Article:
pain chronic

Chronic Pain

Chronic pain is defined as pain that lasts at least 12 weeks. When an injury occurs, pain signals travel from the injured area to your brain. Pain will usually become less severe as the injury heals. However, with chronic pain, your body continues to send pain signals to your brain, even after an injury heals.Using Nerve Blocks, we can disrupt these signals, to reduce pain.

Myofascial Pain Syndrome (MPS)

A condition involving Trigger Points, which are contracted muscle fibres, identified as painful bands/nodules within the affected muscle as well as the fascia of the muscle tissue. These Trigger Points can pull on tendons and ligaments associated with the muscle, causing pain in distant locations known as referred pain. Often caused from injuries and accidents, repetitive strain, and poor posture. Life stress, poor sleep, and cold/damp weather can aggravate trigger points and your pain.

Trigger Point Injection (TPI)

TPI can help soothe muscle pain by helping muscles that can’t relax on their own. They are often used to treat Myofascial Pain Syndrome (MPS), fibromyalgia, mechanical back pain, and chronic headaches.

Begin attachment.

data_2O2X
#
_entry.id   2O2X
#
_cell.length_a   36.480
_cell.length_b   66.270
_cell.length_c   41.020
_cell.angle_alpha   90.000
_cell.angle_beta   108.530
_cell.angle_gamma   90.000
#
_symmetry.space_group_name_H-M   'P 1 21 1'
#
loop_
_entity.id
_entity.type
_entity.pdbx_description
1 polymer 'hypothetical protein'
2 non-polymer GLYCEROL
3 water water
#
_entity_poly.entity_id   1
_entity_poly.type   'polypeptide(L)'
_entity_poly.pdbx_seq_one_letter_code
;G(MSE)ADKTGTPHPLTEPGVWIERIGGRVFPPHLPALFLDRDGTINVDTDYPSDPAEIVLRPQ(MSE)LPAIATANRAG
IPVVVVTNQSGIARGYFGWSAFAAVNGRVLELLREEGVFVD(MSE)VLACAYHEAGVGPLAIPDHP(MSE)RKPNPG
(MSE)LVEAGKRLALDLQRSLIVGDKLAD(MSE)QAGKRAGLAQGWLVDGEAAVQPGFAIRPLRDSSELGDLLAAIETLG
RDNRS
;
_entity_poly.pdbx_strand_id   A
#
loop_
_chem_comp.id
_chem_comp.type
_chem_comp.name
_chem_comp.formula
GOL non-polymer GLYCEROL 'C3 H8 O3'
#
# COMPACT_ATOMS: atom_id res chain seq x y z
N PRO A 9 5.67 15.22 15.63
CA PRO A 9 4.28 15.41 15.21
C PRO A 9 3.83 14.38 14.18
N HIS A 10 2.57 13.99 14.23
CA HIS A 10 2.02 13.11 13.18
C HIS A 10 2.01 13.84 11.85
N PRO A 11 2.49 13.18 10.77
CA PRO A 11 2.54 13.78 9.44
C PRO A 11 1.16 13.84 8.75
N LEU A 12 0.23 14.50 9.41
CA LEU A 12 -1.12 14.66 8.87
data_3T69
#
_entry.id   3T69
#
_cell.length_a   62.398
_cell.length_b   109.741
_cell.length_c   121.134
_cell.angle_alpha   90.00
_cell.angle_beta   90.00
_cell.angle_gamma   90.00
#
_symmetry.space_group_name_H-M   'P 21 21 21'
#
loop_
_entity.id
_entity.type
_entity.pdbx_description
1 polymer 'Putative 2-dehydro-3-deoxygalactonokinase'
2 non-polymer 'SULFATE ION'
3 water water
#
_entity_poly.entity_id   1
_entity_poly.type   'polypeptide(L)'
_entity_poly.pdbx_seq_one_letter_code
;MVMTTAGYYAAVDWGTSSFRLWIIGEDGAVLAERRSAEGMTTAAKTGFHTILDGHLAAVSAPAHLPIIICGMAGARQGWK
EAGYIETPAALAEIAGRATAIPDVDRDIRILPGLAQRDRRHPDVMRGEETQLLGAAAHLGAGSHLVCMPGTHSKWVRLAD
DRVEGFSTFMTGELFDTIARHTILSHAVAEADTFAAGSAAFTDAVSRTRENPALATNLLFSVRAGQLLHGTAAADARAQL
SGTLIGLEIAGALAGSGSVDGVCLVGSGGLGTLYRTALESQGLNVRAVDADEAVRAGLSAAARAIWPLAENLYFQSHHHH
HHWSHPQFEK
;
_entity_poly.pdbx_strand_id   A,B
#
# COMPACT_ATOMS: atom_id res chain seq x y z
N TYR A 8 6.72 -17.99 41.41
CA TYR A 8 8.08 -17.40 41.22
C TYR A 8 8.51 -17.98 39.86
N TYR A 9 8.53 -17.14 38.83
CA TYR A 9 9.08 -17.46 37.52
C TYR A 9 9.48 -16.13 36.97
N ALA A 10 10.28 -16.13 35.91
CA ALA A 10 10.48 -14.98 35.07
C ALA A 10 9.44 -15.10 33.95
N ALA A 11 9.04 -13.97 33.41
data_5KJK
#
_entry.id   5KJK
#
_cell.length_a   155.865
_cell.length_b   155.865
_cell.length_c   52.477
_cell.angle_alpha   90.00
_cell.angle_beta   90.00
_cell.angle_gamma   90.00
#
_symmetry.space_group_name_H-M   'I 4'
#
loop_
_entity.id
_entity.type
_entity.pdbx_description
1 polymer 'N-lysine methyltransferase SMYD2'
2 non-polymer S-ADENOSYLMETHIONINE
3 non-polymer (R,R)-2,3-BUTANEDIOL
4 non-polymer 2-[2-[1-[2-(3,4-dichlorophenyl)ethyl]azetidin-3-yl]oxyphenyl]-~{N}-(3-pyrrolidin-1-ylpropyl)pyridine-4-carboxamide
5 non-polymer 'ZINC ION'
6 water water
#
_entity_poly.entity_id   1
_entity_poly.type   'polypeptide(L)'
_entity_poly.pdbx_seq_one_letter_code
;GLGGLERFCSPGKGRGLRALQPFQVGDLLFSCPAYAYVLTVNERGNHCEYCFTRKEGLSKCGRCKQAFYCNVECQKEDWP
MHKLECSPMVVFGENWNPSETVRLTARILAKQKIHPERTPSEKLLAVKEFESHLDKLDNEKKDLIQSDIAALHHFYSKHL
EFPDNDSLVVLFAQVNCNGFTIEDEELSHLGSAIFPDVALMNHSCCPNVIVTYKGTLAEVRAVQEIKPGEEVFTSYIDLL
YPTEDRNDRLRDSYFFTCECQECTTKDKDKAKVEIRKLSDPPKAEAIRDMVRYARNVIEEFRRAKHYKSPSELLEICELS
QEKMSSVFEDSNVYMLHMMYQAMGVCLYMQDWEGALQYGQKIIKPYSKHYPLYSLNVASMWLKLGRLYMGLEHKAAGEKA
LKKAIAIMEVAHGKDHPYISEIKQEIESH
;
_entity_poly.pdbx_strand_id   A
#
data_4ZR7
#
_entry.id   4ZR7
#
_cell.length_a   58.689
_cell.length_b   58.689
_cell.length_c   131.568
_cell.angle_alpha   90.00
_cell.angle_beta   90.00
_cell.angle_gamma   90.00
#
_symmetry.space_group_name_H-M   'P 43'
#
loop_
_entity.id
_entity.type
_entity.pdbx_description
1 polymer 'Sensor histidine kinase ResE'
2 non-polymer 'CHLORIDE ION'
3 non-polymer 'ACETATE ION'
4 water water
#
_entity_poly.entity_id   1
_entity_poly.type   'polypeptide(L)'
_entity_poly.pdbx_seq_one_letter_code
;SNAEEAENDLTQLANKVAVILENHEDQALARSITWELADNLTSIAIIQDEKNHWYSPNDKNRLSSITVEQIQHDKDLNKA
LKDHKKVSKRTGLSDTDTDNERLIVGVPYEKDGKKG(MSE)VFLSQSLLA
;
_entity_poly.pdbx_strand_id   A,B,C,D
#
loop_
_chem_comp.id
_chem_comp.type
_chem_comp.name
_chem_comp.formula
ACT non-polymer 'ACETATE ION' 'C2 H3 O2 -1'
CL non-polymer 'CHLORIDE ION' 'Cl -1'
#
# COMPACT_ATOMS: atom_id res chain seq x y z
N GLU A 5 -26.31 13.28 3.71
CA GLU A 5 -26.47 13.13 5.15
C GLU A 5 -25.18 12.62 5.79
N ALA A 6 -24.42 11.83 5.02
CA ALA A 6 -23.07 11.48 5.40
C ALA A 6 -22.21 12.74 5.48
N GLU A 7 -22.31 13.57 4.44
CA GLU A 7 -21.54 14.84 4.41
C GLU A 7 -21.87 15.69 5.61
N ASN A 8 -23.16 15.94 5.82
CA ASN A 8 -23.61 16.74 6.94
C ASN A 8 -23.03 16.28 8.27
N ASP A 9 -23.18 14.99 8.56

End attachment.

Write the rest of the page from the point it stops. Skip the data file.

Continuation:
Nerve Block

Nerves control your muscles (which help you move) and sensation (which help you feel; touch, temperature, pain, etc.). By blocking a nerve with local anaesthetic, we can reduce nerve pain and the associated spasm. Often done in conjunction with TPI, Nerve Blocks allow treatment of the entire muscle or muscles, giving more complete and wider effect than TPI alone.

Joint and Bursitis Injections

Injections of local anaesthetic, with or without cortisone, to treat arthritis or bursitis of various joints. The risks and benefits of cortisone injection will be discussed prior to any treatments.

Botox for Chronic Pain and Migraine

Botox for cosmetic purposes is well known. Less well known is its use for pain. Botox injections are very effective for headaches and can often relieve pain for 3-6 months. At our clinic we have experience treating other areas of pain with Botox including back pain, neck and shoulder pain. Health Canada has approved Botox as preventive treatment for Chronic Migraine.
The International Headache Society defines episodic migraine as being unilateral, pulsing discomfort of moderate-to-severe intensity, which is aggravated by physical activity and associated with nausea and/or vomiting as well as photophobia and/or phonophobia (sensitivity to light and sound).
Botox injections are not covered by MSP for headaches or chronic pain. However, many private insurers will cover most of the costs of Botox for chronic migraine. There is a separate injection fee for the administration of Botox by the physician. ​​​​